Tropical Tidbits and Pivotal WX both have point-and-click forecast soundings for several models; you can also plug in an airport identifier (such as KJFK) in the viewer window to pull up a forecast sounding for that location. I encourage all of you to play around with these viewers. Compare them for your location from model to model, and draw your own conclusions.
In regards to rain versus freezing rain, ground temperature also comes into play. Rain falling onto a -5°C surface will freeze; rain falling onto a 5°C surface will not. In that regard, even if most of the layer is above freezing, a cold surface level with subfreezing ground temperatures can lead to "ice on contact". Microclimates come into play here; small, yet crucial, variations in local temperatures coinciding with elevation, local wind flow, bodies of water, etc. Different types of soil will warm and cool at different rates. The water table plays into these things. These minute variations in ground and surface air temperatures can lead to different p-types falling over very small distances. Such factors are important to consider when forecasting a storm like this, where the temperature profile is proved to be variable during the course of the storm, and outcomes may be influenced by rather small changes in temperature. Typically, each microclimate is best understood by those who live nearby. Think to yourselves; what is that one place in town that always gets an extra inch of snow?
Now, I said I'd make some predictions, and I suppose I should live up to that. Below are the forecast snow accumulation maps from the 18z 12km NAM, 3km NAM, RDPS (Canadian short range mesoscale model), and the 00z HRRR (through 8z Friday, some areas will see more after that time). These show ratios of 10:1 (that is, 10" of snow for every 1" of QPF), and exclude sleet and freezing rain.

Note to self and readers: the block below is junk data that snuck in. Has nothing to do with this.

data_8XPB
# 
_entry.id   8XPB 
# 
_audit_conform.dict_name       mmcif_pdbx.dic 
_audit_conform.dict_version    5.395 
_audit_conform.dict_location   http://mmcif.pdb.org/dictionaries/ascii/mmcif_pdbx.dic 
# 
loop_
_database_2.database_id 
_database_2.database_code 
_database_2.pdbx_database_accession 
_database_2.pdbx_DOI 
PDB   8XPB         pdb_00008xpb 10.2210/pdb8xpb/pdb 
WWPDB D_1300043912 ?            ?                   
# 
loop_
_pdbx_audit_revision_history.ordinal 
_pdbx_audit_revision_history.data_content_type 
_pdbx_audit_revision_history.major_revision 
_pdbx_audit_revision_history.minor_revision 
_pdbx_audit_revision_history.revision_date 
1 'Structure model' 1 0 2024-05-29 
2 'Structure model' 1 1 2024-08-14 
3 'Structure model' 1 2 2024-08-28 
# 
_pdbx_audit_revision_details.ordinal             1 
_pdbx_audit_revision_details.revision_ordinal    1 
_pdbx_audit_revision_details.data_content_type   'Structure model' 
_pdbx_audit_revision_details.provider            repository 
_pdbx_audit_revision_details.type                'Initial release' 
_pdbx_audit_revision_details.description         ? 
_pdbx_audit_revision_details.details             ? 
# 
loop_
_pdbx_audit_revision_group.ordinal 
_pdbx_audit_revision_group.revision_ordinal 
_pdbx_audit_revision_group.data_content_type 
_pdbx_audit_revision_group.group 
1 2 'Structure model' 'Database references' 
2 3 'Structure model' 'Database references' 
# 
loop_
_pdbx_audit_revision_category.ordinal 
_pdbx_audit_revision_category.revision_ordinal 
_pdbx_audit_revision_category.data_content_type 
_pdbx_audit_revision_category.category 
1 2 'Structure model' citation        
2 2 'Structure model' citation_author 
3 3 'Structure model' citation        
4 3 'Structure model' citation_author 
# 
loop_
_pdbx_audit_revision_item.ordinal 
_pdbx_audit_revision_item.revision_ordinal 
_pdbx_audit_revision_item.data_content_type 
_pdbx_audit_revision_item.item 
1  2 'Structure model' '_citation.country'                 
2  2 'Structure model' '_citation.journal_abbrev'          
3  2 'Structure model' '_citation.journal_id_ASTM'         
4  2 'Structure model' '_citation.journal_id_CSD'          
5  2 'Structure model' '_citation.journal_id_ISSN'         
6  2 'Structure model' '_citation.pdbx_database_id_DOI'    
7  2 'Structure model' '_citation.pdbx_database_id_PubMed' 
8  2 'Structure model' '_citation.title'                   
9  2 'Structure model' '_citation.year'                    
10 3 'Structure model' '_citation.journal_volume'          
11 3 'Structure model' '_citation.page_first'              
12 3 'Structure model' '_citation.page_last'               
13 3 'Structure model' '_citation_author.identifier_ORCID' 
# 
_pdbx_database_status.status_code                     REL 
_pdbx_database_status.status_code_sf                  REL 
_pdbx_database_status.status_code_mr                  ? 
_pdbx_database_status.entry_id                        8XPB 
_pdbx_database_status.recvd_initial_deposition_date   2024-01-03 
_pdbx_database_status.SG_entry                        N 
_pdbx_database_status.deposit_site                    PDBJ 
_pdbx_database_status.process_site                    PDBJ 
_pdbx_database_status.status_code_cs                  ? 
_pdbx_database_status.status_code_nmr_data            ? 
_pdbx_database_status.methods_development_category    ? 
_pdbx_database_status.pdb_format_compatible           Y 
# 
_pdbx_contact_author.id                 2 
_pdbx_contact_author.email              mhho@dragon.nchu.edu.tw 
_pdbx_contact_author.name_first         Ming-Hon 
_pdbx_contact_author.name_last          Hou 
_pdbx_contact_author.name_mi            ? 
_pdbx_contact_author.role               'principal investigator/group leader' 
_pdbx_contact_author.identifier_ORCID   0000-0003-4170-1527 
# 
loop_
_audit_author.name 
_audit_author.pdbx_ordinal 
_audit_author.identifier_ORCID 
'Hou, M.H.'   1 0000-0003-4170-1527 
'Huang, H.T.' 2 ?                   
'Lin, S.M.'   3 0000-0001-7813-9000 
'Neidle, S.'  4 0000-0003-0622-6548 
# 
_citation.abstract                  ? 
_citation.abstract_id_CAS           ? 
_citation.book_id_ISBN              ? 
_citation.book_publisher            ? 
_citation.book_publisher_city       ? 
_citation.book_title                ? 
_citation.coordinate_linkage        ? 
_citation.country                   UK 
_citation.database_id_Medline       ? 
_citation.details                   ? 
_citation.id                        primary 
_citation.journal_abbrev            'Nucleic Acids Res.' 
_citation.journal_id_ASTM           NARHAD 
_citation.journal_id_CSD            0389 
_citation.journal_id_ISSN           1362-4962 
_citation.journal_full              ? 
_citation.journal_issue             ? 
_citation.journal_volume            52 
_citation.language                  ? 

Now, here are my thoughts (north of the black dashed line has the best chance to stay all snow):
What, you wanted more? I will leave brief word on safety to conclude this message. Drive carefully, especially in areas with microclimate variations. Rain can turn to freezing rain when you drive up a hill, and road conditions can meteorite very quickly. Plan for extra travel time. Power outages may be more of a threat than with many comparable storms due to the saturated nature of the ground. Might not take much on a tree to knock it over.
Thank you for reading. Pass it on if you wish.
#1, 2 - Storm Prediction Center
#3 - National Weather Service
#4 - Wikipedia
#5, 6, 7, 8, - Pivotal Weather
#9 - Base Map from Free World Maps / Google Image Search